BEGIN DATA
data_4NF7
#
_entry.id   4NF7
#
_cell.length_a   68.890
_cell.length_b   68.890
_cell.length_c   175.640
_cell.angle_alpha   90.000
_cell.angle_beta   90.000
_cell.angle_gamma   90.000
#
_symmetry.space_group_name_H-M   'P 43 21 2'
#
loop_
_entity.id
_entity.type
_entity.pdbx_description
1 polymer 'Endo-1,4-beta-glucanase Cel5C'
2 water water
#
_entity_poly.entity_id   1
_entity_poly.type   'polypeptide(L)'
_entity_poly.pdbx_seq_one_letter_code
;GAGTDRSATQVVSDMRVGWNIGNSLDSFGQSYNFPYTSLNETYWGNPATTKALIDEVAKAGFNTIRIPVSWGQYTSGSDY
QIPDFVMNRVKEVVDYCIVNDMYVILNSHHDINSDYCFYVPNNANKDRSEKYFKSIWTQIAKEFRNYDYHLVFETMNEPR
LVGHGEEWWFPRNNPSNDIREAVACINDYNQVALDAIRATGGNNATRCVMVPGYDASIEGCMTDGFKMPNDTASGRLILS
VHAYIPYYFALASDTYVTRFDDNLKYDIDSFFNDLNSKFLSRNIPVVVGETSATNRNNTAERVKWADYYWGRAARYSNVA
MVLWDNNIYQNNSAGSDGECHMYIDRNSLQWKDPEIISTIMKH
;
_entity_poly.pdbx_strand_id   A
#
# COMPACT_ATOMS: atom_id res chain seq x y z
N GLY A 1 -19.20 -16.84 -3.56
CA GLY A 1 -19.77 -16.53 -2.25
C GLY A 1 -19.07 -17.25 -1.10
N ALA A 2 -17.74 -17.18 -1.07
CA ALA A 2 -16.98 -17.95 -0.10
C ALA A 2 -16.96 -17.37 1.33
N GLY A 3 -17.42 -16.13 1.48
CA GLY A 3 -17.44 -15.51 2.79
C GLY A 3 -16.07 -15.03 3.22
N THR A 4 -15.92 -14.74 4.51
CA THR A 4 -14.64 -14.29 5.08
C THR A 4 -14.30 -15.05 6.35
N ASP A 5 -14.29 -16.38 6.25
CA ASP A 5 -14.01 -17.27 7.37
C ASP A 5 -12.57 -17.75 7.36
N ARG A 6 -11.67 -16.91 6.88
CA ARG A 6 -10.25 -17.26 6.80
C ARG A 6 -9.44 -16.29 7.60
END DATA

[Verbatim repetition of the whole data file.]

data_4NF7
#
_entry.id   4NF7
#
_cell.length_a   68.890
_cell.length_b   68.890
_cell.length_c   175.640
_cell.angle_alpha   90.000
_cell.angle_beta   90.000
_cell.angle_gamma   90.000
#
_symmetry.space_group_name_H-M   'P 43 21 2'
#
loop_
_entity.id
_entity.type
_entity.pdbx_description
1 polymer 'Endo-1,4-beta-glucanase Cel5C'
2 water water
#
_entity_poly.entity_id   1
_entity_poly.type   'polypeptide(L)'
_entity_poly.pdbx_seq_one_letter_code
;GAGTDRSATQVVSDMRVGWNIGNSLDSFGQSYNFPYTSLNETYWGNPATTKALIDEVAKAGFNTIRIPVSWGQYTSGSDY
QIPDFVMNRVKEVVDYCIVNDMYVILNSHHDINSDYCFYVPNNANKDRSEKYFKSIWTQIAKEFRNYDYHLVFETMNEPR
LVGHGEEWWFPRNNPSNDIREAVACINDYNQVALDAIRATGGNNATRCVMVPGYDASIEGCMTDGFKMPNDTASGRLILS
VHAYIPYYFALASDTYVTRFDDNLKYDIDSFFNDLNSKFLSRNIPVVVGETSATNRNNTAERVKWADYYWGRAARYSNVA
MVLWDNNIYQNNSAGSDGECHMYIDRNSLQWKDPEIISTIMKH
;
_entity_poly.pdbx_strand_id   A
#
# COMPACT_ATOMS: atom_id res chain seq x y z
N GLY A 1 -19.20 -16.84 -3.56
CA GLY A 1 -19.77 -16.53 -2.25
C GLY A 1 -19.07 -17.25 -1.10
N ALA A 2 -17.74 -17.18 -1.07
CA ALA A 2 -16.98 -17.95 -0.10
C ALA A 2 -16.96 -17.37 1.33
N GLY A 3 -17.42 -16.13 1.48
CA GLY A 3 -17.44 -15.51 2.79
C GLY A 3 -16.07 -15.03 3.22
N THR A 4 -15.92 -14.74 4.51
CA THR A 4 -14.64 -14.29 5.08
C THR A 4 -14.30 -15.05 6.35
N ASP A 5 -14.29 -16.38 6.25
CA ASP A 5 -14.01 -17.27 7.37
C ASP A 5 -12.57 -17.75 7.36
N ARG A 6 -11.67 -16.91 6.88
CA ARG A 6 -10.25 -17.26 6.80
C ARG A 6 -9.44 -16.29 7.60